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The Orbital Velocities of the Planets

People are fascinated with high-speed travel. A Boeing 747 flies at about 550 miles per hour. The Concorde Supersonic Transport flew over twice as fast at about 1350 miles per hour. That is impressively fast, but consider the speeds that we passengers on planet Earth always travel. The circumference of the Earth at the equator is 24900 miles and the residents of the tropic areas travel that distance every 24 hours. They are traveling over a thousand miles an hour. At 38° latitude we are traveling about 820 miles per hour. That is quite impressive but it pales in comparison with the orbital speed of the Earth, The average distance of the Earth from sun is 93.5 million miles. This means that in 365.25 days the Earth travels 587.5 million miles. This works out to about 67 thousand miles per hour. This is the speed we travel 24 hours a day, 365.25 days a year.

The orbital velocity is 2πR/T where R is the average radius of the orbit and T is the length of the year. The orbital velocity of a planet relative to that of Earth's is then the relative radius divided by the relative length of the year.

The relative distances, lengths of the years and orbital velocities of the various planets are as follows:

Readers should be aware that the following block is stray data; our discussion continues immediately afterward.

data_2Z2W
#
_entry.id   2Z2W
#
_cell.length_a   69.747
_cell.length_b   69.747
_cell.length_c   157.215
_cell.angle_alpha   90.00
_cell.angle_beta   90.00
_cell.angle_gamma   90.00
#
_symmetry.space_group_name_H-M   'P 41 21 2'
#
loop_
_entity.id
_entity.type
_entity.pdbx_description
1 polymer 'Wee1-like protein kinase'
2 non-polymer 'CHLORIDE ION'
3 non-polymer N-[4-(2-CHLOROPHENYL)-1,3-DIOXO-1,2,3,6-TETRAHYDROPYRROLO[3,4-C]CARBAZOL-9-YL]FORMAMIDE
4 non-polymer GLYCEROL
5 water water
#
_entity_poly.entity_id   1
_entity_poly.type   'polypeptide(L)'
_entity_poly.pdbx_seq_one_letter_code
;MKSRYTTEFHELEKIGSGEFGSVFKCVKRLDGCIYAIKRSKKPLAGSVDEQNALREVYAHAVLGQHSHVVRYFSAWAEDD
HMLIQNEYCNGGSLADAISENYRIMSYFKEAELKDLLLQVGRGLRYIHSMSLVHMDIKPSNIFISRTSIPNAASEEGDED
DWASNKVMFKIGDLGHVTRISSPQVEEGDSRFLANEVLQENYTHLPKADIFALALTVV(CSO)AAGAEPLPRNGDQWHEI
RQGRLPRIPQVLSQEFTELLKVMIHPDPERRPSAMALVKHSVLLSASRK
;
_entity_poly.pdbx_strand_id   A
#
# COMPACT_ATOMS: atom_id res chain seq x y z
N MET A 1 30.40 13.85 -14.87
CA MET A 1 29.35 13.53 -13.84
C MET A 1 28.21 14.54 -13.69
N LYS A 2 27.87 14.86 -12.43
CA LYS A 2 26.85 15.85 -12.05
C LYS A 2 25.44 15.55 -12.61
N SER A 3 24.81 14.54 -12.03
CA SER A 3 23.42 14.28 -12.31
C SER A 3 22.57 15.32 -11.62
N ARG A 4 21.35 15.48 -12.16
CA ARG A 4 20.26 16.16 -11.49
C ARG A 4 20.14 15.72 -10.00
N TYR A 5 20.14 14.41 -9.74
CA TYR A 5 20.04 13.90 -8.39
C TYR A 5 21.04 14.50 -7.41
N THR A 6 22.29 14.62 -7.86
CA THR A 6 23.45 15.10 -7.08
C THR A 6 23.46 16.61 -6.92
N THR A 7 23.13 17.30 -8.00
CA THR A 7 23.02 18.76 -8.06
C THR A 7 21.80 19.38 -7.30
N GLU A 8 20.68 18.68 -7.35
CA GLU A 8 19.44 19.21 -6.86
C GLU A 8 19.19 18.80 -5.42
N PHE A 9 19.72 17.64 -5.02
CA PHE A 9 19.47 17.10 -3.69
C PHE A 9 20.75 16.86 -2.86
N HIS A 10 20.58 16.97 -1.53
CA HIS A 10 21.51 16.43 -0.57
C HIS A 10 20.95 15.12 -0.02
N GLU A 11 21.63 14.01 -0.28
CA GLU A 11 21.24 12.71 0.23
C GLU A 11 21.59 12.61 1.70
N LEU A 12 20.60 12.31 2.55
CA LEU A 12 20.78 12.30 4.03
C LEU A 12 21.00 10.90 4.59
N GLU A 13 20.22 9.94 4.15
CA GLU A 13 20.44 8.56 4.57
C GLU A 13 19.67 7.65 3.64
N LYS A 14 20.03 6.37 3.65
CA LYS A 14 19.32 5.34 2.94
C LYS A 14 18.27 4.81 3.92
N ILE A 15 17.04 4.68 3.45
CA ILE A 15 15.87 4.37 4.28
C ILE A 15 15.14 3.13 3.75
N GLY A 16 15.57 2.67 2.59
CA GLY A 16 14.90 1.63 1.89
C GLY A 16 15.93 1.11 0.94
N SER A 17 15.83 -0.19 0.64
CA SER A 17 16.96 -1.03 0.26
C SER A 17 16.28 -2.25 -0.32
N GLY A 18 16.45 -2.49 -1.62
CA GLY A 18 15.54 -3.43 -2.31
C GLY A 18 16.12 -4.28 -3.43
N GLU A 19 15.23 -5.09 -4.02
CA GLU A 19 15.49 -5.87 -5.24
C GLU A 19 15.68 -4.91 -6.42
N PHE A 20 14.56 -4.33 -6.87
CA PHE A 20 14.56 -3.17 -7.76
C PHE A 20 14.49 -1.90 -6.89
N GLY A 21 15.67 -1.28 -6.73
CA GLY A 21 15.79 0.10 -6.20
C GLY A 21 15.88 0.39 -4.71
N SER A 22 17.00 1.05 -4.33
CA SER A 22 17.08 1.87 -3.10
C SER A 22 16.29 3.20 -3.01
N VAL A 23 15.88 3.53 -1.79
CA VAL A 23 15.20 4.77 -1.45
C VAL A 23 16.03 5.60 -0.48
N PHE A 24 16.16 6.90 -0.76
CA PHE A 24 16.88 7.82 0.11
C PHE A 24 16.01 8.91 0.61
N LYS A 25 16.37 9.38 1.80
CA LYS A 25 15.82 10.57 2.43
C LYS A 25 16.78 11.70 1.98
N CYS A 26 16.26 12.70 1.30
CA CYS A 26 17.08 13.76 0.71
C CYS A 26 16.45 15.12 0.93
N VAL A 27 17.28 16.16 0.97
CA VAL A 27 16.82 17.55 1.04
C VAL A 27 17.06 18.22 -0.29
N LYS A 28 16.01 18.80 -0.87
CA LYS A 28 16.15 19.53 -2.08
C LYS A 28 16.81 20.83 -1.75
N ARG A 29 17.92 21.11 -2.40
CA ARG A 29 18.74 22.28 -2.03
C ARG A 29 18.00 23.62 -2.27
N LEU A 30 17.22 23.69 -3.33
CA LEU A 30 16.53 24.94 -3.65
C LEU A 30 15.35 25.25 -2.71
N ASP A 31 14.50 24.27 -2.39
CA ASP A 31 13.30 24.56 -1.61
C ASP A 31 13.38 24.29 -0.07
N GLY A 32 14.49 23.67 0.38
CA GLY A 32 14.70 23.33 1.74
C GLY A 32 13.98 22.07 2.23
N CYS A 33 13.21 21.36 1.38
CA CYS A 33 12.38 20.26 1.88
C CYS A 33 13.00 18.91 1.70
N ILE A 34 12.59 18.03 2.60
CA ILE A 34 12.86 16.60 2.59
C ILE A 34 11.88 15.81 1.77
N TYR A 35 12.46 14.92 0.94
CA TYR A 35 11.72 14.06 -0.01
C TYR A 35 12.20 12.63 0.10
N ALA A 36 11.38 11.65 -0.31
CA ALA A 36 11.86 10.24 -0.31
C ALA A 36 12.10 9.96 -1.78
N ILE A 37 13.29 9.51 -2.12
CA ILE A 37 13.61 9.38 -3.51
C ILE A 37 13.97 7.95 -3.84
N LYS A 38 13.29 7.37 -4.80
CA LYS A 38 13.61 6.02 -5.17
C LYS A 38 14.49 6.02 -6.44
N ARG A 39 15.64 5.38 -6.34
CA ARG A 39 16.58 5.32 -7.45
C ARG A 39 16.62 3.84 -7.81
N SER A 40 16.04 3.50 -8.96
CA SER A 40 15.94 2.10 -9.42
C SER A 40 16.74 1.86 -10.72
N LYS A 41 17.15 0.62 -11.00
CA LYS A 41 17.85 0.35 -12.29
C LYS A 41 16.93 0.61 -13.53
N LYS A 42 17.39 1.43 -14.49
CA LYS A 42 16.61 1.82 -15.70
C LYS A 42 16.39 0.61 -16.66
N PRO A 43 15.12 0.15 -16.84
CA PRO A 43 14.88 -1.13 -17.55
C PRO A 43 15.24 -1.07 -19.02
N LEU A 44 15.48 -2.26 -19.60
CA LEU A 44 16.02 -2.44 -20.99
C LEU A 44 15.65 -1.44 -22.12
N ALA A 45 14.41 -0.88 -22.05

Radius of Orbit
Relative to
that of Earth's
Length of Year
Relative to
Earth's Year
Orbital Velocity
Relative to
That of Earth's

Thus Mercury's orbital speed is 1.607(67,000)=107.7 thousand miles per hour, as befits a planet named for the god of speed. Mars is a bit of a laggard. Its speed is only 0.802(67,000)=53.7 thousand miles per hour. Pluto is veritably creeping around its orbit at only 10.7 thousand miles per hour.

There is an interesting computation which can be performed using the above figures. Let us look at the products of the square roots of the relative radii and the orbital velocities. The computations are given below:

PlanetR1/2 VV×R1/2

The results indicate that the product of the relative orbital velocity and the square root of the relatative orbit radius is close to unity. If all of the numbers were precisely correct the product would all have been exactly 1.0. Thus the relative orbital speed is given by:

V = 1/R½

This is just Kepler's Law in a different form. Kepler's Law is that for each planet the square of the length of its year is equal to the cube of the radius of its orbit. From Kepler's Law if you know how far a planet is from the sun you can tell how long it would take for that planet to go around the sun.

Thus in relative terms

T2 = R3
T = R3/2
and hence
V = R/T = R/R3/2 = 1.0/R1/2

Thus for a planet twice as far from the sun as Earth the orbital velocity relative to that of Earth's is 1/√2 = 0.707.

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